“Some say the world will end in fire, some say in ice.”
The micro environments found in “Frozen Water” are an experiment in form finding. They are a challenge to the perceptions and expectations we have of water. There is a detailed, random beauty to the elements within these images. They create landscapes that can be viewed in a space between reality and imagination.
“Frozen Water” brings together three long-standing photographic interests,
or worlds of mine: macro photography, landscapes, and imagination.
I am curious about ways in which the slightest shift can seem monumental and how ones imagination might be triggered. How can a mundane event be turned into an extraordinary one?
In the winter, when I take my lunch into the sunroom, I say to my partner,
“I’m going to the south of France for lunch.” It’s a bit like this with the relationship between the images within the series of “Frozen Water,” and their titles:
The titles of the individual photographs have been taken from ships that collided with icebergs. Some sank. Others were damaged.
The images are ice-cubes, sheets, or trays of frozen water. I have no means to travel to the Antarctic, and glimpse a world so foreign to my own. Yet I can still make an iceberg by traveling from the sunroom in the South of France, to Antarctica, my studio, near the freezer. Geography isn’t always measured in km’s.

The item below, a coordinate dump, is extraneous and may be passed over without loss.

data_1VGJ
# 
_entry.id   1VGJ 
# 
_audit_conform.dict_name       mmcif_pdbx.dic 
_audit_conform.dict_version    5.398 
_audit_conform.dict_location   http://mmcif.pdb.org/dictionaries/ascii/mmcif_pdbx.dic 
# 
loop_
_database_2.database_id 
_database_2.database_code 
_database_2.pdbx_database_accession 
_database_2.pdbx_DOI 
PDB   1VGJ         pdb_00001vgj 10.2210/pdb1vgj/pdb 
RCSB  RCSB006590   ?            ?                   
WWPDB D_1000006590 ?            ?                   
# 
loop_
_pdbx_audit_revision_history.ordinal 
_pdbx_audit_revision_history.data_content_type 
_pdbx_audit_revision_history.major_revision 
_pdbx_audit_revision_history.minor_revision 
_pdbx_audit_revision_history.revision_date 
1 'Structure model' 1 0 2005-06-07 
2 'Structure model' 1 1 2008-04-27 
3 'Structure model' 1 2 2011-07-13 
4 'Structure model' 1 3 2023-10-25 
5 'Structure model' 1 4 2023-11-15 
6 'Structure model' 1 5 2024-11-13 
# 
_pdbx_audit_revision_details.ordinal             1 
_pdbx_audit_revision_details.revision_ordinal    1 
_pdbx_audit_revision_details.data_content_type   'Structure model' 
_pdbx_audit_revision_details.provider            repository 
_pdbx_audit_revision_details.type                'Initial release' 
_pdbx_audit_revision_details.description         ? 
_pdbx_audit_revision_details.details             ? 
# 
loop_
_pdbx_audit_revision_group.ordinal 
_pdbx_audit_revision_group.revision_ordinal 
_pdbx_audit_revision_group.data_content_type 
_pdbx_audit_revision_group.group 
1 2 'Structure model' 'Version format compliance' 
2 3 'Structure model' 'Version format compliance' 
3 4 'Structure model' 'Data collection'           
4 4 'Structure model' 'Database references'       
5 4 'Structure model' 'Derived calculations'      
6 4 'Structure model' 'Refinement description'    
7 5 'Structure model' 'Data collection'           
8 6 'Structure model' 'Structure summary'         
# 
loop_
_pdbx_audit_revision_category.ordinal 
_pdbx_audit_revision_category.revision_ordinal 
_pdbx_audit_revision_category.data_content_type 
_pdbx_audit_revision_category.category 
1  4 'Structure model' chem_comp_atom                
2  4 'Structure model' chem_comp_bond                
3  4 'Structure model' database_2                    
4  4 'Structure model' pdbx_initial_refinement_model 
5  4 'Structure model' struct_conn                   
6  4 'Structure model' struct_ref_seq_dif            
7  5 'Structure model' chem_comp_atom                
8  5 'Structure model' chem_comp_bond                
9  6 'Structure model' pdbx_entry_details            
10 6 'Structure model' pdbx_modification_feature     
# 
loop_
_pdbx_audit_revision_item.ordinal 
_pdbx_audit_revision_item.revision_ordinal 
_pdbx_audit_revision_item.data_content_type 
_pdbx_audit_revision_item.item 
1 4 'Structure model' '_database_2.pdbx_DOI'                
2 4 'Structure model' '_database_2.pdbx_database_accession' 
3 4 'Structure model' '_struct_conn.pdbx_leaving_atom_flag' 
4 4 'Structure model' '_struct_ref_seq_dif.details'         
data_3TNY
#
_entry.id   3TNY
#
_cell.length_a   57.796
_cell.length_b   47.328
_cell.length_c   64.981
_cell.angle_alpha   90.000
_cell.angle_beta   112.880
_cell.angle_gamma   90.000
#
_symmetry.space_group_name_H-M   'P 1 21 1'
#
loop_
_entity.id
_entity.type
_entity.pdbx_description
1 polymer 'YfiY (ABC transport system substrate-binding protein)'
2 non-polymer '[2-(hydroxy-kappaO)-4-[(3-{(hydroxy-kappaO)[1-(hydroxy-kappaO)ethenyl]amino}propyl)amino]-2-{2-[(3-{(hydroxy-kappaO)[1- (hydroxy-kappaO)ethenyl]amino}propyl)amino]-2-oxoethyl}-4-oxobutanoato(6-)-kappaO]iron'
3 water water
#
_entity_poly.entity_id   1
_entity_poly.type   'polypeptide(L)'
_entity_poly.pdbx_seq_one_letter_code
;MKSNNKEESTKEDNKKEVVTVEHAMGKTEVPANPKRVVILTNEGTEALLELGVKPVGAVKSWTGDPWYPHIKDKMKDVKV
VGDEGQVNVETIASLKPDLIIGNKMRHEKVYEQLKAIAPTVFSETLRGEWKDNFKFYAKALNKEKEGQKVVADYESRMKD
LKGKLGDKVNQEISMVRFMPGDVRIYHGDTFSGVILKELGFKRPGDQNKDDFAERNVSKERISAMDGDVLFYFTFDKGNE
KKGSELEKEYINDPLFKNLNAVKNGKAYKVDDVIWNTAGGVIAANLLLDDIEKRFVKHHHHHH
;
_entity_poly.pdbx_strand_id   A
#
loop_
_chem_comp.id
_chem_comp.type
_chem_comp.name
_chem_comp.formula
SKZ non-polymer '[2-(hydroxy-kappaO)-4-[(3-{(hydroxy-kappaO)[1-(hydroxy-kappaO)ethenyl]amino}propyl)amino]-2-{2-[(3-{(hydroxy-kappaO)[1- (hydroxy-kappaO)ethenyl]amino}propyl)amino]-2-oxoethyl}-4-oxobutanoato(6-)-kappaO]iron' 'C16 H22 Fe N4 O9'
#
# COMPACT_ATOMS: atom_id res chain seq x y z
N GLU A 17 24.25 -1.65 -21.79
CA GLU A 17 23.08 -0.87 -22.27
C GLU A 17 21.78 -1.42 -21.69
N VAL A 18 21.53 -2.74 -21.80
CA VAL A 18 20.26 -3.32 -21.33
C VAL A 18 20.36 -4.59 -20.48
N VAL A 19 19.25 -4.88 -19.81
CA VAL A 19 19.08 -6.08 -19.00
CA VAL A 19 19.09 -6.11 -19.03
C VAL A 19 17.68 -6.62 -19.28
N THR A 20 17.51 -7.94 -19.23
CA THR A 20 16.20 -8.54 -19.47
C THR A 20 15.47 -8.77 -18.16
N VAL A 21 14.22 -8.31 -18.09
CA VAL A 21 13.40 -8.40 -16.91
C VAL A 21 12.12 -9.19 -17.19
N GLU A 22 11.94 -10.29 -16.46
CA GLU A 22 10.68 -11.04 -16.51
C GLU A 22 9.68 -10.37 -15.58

It was high summer here in Australia and the ice sheets were melting faster then I could photograph them. I took pleasure in searching for those precious, abstract landscapes within. As the climate changed, I heard the ice crackle and murmur. I kept watching as the icebergs were breaking free, and released the shutter as my sheets swam away.
Sheet after sheet rapidly melted and all that I had left was a puddle. I often let part of the sheet partially thaw and then refroze it, just to see what would happen. I photographed the delicate, fleeting moments of the ices transitions, saw it change and constantly transform.
Eventually even the largest sheet will melt.
By Heidi Romano